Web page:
Just as an example, I get so many emails (about 250+ per day), that a lot of the names just blur together when I first get to my desk. And out of the 100+ or so waiting for me every morning, only about a dozen of them are from people that I immediately recognize. Now, here's the funny thing about diligently following up: your name becomes recognizable whether or not I like it. There's one writer who's been reading my articles who managed to get in touch with me—I'm not sure how, but he did. Anyway, I probably ignored the first three emails because I get a lot of pitches, and my company is going into pre-production so we're not really looking right now. However, by the third or fourth email, I already started recognizing his name, and his last email was so short I figured I knew him: "just checking in to see if you got my last email.”
So, I immediately assumed, with such a brief email, this must be a writer I've already been in touch with… I mean, I DO recognize his name; I just can't place from where. I started replying to his emails explaining my busy schedule, and welcoming him to follow up with me in a few months. He has still batted a couple more emails my way just giving me updates, complimenting me on some of my articles, and just generally checking in, so now we have an actual relationship. This is a writer who has direct access to me now, and in the future, and he built that connection out of thin air by following up. A couple months from now, I'm going to be reading his scripts. Just a fact.
One obstacle in between you and your next big sale could be your memory. As I pointed out above, just because you've reached out to a new producer or company for the first time, doesn't mean they're going say "yes,” or "no.” As a matter of fact, even if the script was exactly what they're looking for, you only have a 2% chance of selling the script based on that first email you sent them! Maybe you should write down who you contact and when!
This mistake is exacerbated when networking. Many writers fall short of following up and keeping their name fresh in the minds of executives they meet. It's hard enough at an average event where you're only going to meet a dozen or more people in a single day. That equates to a handful of companies you got in front of, but if you fail to follow up, then you fail to develop relationships. You should contact everyone interested in your material, and follow up with each of them.
It's an even bigger foul when you end up pitching more than 60 companies, then only contact them a couple times in the months that follow. You now know the stats, and you know that most of your big screenplay sales are going to come from a lot more than one or two emails and phone calls, so by following up with those you've met, you're multiplying your chances of getting a major option or script sale. I have an idea! Set reminders.
Consider for a moment that you meet with 60 production company execs. Let's say 30 of them show interest in your scripts. If we assume that your script is actually a really great fit for half of those execs, then you have a 15% chance of striking some kind of deal. But if you really use follow up to your advantage through the next 12 months, you could increase your chances of success to 75%+!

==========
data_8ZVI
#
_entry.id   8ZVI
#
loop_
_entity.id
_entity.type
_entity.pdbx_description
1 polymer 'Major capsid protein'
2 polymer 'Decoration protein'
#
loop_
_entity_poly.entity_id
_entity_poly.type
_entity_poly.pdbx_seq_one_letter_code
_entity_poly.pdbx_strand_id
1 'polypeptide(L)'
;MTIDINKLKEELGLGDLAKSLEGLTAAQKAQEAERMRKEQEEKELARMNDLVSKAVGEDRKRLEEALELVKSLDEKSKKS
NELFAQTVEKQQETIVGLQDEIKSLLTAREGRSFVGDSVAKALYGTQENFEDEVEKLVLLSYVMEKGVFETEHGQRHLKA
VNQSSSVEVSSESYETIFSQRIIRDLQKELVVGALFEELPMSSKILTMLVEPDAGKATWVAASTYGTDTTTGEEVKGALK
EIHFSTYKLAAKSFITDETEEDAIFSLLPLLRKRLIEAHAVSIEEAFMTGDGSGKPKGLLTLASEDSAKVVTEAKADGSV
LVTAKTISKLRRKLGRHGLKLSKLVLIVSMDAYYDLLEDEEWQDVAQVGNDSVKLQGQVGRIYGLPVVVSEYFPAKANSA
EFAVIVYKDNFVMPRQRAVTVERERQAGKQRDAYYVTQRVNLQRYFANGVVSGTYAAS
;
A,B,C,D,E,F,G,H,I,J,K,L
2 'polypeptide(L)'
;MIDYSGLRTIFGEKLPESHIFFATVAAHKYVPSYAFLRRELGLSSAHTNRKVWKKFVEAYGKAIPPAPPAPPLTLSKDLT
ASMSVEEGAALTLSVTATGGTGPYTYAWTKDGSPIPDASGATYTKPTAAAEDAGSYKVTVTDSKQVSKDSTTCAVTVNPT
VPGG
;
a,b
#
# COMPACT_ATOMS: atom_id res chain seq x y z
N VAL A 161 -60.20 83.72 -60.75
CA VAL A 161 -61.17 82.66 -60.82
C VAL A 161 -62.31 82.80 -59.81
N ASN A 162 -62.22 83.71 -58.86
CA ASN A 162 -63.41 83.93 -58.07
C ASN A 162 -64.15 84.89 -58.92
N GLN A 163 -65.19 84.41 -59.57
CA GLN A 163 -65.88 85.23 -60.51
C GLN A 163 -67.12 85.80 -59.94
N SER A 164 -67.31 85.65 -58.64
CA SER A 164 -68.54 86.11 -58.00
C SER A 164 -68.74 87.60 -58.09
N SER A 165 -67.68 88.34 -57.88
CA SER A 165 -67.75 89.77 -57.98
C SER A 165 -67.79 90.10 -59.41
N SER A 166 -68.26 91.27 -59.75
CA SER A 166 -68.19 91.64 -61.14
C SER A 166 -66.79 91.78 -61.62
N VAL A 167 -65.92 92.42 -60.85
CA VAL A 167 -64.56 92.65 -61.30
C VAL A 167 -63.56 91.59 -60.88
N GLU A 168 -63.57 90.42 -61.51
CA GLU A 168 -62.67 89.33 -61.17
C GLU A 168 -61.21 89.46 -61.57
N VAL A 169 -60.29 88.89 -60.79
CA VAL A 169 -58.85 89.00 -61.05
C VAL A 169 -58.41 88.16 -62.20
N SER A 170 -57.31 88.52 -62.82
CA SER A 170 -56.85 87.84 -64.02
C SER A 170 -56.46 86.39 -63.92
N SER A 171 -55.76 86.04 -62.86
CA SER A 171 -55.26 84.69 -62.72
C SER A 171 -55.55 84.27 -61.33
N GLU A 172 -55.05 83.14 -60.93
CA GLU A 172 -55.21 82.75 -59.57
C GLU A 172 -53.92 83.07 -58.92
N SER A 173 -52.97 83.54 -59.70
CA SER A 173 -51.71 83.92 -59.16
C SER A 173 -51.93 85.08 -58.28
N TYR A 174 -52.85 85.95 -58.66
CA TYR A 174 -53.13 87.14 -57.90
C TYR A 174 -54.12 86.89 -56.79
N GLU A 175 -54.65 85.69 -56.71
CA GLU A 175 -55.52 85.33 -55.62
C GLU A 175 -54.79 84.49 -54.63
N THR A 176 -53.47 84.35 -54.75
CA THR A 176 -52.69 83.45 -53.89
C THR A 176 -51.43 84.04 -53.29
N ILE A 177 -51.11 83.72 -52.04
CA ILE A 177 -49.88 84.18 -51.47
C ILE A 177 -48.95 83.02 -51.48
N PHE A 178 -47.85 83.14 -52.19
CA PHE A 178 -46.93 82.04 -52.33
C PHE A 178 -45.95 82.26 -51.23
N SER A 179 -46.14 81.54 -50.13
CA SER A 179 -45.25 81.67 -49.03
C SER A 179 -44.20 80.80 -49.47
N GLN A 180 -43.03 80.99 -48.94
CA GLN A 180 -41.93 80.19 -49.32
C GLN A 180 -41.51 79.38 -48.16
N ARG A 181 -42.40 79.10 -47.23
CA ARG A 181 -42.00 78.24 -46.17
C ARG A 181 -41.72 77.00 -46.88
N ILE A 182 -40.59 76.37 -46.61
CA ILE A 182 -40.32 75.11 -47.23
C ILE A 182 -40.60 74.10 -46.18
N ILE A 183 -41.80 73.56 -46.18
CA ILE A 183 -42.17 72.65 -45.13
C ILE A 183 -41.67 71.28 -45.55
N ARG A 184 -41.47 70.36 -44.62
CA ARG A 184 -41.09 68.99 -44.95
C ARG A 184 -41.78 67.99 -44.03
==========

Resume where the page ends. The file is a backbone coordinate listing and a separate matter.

Do Set Reminders
Once you've reached out to a new company or contact, you need to know that they are not just going to make you priority #1, so you're going to need to send some reminders occasionally. For example, if you just sent a company a brief email and one paragraph pitch, you might want to set a reminder on your calendar or smart phone to follow up with that company in a couple weeks. That follow-up email shouldn't be long; it should literally just be a FWD of your original email, with a brief note at the top saying something like, "Hi there, just wanted to see if you had a chance to read my email I sent a few days ago. Hope all is well.”
As a matter of fact, it should be a rule of thumb that you can follow up once every three or four weeks with all of your contacts. A great example of why this is so important is actually one of my recent films, "Filth,” starring James McAvoy and Jamie Bell. One of the producers of "Filth” and I have known each other over email for a couple years—I didn't even meet her in person until after the film was produced. To be honest, I don't even remember how we first got in touch. In any case, she emailed me once a month to just inquire as to what I was working on, and to let me know what her company was doing. She told me she had this great award-winning script starring James McAvoy, and she asked if we would possibly be interested in investing in the picture.
At the time, all of our funds were leveraged on our last film, and we were still developing our investor relationships, so I didn't feel very comfortable deploying our funds on a movie that I couldn't personally vouch for or oversee. I did however, have some other investor contacts who were circling my company, but who haven't yet worked with me. I told the producer, I'd reach out to them and see what I could do.